Dr. Maizes suggests that fish should not be eliminated from the diet of women wishing to conceive. Omega-3’s found in wild caught salmon, herring and other oily fish help raise fertility levels, and also aid in averting or lessening postpartum depression after childbirth. Trout, though a fresh water fish, is also high in Omega-3s.
People should avoid wild fish that are known to have high levels of mercury, such as tuna, swordfish, mackerel and shark. The best fish to eat with the highest levels of Omega 3’s are wild-caught salmon, trout, herring and anchovies – and no more than 2-3 servings a week of about 6 ounces per serving, says Dr. Maizes.
The key, she says, is “wild caught.” Farm-raised fish are also eating processed foods – not algae—and this creates an imbalance in the ratios of omega-3 and omega-6’s. She recommends against eating a lot of farmed fish, as they produce higher omega-6 levels, which are inflammatory.
While it is true that we need both types of omega fats, Americans in general tend to be imbalanced in the omega-6 direction. There’s certainly no benefit in pushing this imbalance even further.
She noted that elevated omega-6 is a common finding among infertile men. Men with low sperm counts should also be taking Omega 3 oils, which are an important determinant for fertility (Saferinejad MR, et al. Clin Nutr. 2010: 29(1): 100-5)
Both Dr. Grunebaum and Dr. Maizes suggest incorporating detox programs into the care of couples trying to conceive. This is especially true if either or both partners are trying to lose weight. As people shed weight, they release toxins stored in the adipose tissue, and this can have a detrimental effect on the odds of conception.
The shedding of fat cells and release of toxins should be eliminated before conception occurs. It is important to ensure that calorie restriction is not too severe and that all nutrient requirements are met.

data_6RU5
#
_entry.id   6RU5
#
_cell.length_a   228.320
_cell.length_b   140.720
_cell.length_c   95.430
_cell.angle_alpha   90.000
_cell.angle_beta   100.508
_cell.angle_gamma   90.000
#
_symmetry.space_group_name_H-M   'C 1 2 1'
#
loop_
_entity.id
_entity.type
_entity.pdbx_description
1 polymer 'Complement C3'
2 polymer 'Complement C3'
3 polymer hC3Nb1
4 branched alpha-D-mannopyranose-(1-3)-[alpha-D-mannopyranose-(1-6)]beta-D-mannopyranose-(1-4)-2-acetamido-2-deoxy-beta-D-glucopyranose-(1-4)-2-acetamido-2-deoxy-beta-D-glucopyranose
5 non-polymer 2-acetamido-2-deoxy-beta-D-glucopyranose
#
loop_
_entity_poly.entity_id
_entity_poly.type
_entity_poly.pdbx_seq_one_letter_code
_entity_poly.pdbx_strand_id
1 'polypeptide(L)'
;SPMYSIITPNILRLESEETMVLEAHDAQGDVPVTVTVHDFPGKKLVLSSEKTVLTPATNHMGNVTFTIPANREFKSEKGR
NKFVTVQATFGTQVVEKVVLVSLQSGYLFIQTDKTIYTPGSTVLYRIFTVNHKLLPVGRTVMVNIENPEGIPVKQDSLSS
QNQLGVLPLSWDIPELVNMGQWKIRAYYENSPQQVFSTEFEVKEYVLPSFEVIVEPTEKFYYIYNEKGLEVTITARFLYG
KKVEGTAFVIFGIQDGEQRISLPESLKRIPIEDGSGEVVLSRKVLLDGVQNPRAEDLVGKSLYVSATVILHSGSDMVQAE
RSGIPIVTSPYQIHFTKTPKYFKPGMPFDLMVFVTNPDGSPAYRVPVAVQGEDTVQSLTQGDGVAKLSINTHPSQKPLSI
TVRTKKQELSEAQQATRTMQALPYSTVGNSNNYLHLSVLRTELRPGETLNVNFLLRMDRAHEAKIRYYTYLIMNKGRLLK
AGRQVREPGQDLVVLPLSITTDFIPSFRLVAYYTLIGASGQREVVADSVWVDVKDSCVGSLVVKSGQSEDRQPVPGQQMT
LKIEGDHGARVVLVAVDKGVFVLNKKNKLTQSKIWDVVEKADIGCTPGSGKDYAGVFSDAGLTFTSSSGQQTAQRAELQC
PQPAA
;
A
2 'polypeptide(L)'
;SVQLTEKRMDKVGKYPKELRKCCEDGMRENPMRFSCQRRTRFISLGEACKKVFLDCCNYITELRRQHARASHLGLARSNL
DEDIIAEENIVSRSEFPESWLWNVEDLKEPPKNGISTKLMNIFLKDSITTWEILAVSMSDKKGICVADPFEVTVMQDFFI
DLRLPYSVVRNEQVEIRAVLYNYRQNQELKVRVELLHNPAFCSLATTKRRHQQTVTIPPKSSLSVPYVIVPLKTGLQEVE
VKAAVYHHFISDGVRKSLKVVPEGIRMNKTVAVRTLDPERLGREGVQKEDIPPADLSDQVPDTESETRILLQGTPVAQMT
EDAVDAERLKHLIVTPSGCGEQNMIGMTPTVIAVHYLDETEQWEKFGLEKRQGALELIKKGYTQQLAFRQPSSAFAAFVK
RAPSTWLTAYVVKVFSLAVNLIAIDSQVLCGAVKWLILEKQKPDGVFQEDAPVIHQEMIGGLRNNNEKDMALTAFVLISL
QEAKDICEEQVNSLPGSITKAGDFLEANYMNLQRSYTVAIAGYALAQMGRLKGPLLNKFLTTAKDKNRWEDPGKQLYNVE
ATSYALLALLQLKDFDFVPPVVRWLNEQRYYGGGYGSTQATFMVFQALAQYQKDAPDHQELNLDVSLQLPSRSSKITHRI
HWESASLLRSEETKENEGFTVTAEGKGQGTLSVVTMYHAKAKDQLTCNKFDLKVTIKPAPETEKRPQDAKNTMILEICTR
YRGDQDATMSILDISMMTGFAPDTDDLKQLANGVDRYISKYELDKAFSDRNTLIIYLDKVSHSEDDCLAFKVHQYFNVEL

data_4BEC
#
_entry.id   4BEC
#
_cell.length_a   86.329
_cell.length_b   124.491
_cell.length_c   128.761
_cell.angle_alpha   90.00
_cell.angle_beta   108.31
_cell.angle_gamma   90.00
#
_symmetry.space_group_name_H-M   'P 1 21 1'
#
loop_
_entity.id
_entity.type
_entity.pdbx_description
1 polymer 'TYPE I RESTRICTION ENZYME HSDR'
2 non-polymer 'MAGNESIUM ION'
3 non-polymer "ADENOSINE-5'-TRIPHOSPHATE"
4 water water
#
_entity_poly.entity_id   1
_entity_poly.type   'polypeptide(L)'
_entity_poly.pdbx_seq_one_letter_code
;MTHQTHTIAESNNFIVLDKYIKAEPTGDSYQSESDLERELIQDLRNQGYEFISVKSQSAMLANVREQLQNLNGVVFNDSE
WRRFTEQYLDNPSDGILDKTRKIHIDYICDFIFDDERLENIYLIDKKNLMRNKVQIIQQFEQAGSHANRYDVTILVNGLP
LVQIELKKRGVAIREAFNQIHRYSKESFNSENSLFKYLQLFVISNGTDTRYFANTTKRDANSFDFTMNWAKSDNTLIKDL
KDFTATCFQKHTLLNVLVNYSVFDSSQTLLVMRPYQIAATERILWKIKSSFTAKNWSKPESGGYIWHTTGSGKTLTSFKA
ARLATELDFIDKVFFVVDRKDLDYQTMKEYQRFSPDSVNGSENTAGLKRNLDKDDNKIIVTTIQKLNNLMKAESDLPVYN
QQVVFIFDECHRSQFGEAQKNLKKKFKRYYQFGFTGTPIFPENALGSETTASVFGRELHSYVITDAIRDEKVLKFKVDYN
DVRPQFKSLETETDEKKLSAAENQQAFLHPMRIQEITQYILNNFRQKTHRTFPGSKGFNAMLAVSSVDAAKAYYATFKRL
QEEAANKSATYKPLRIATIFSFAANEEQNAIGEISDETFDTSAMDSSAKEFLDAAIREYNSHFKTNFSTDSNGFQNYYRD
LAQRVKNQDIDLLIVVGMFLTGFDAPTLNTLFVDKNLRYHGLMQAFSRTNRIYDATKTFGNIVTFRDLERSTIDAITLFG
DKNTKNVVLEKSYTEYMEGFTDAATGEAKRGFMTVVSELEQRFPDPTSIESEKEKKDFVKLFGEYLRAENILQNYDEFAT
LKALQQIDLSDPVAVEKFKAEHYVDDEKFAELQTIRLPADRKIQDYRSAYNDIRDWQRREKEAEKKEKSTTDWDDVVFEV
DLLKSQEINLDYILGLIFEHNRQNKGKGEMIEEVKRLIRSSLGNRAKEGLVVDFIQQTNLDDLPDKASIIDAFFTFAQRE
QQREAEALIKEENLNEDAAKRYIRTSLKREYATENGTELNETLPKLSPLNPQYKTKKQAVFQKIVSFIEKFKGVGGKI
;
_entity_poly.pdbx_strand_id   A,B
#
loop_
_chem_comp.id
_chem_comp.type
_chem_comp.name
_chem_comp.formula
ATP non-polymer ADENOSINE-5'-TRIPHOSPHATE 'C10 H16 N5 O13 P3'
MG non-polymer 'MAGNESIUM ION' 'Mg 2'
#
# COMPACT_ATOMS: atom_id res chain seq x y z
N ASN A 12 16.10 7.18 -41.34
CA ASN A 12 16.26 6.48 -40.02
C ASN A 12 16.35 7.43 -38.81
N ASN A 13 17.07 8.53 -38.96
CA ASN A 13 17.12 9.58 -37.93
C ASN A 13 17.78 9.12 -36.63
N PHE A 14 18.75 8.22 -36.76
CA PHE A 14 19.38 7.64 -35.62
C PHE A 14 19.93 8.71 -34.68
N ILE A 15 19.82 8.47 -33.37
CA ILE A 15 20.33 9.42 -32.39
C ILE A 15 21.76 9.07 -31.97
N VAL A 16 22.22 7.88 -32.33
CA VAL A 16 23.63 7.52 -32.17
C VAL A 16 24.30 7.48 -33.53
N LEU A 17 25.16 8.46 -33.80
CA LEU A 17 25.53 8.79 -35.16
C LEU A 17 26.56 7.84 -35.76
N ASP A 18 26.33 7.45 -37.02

Trying to conceive can be very stressful, and any treatments that improve a couple’s sense of wellbeing and increase the partners’ energy levels should be encouraged. Women who are having difficulty conceiving might also inquire about other approaches such as acupuncture and acupressure, which can increase the body’s ability to naturally balance energy and organ processes.
By Linda Clark, MA, CNC | Contributing Writer
- Vol. 15, No. 2. Summer, 2013
It is no secret that as a nation, the United States is getting fatter.
Over the past 50 years, the prevalence of obesity in adults has nearly tripled, from 13.4% in 1962 to 35.7% in 20101-3
. The economic, social, and medical burden this places on our society cannot be overstated. It is a healthcare crisis of immense proportions.
For good reason, we have become a nation obsessed with weight. We now have weight loss programs of all types and we are inundated with information from the media about trimming our waistlines. With all of this attention, one would think that obesity would be on the decline. Clearly it is not.
It may be that we’re focused on the wrong thing.
For decades, the prevailing thought has been that Americans are obese because we eat and drink too much, exercise too little, and are destined by genetics to gain weight. Even though these are factors, emerging science is pointing to another equally important driver of the obesity epidemic: the change in our environment and the prevalence of toxins that adversely affect metabolism.
A better reckoning with environmental factors could help us understand a phenomenon we’ve all observed in clinical practice: the individual who simply cannot lose weight despite diligent adherence to appropriate dietary regimens, vigilance against over-eating, and careful attention to food choices and regular exercise.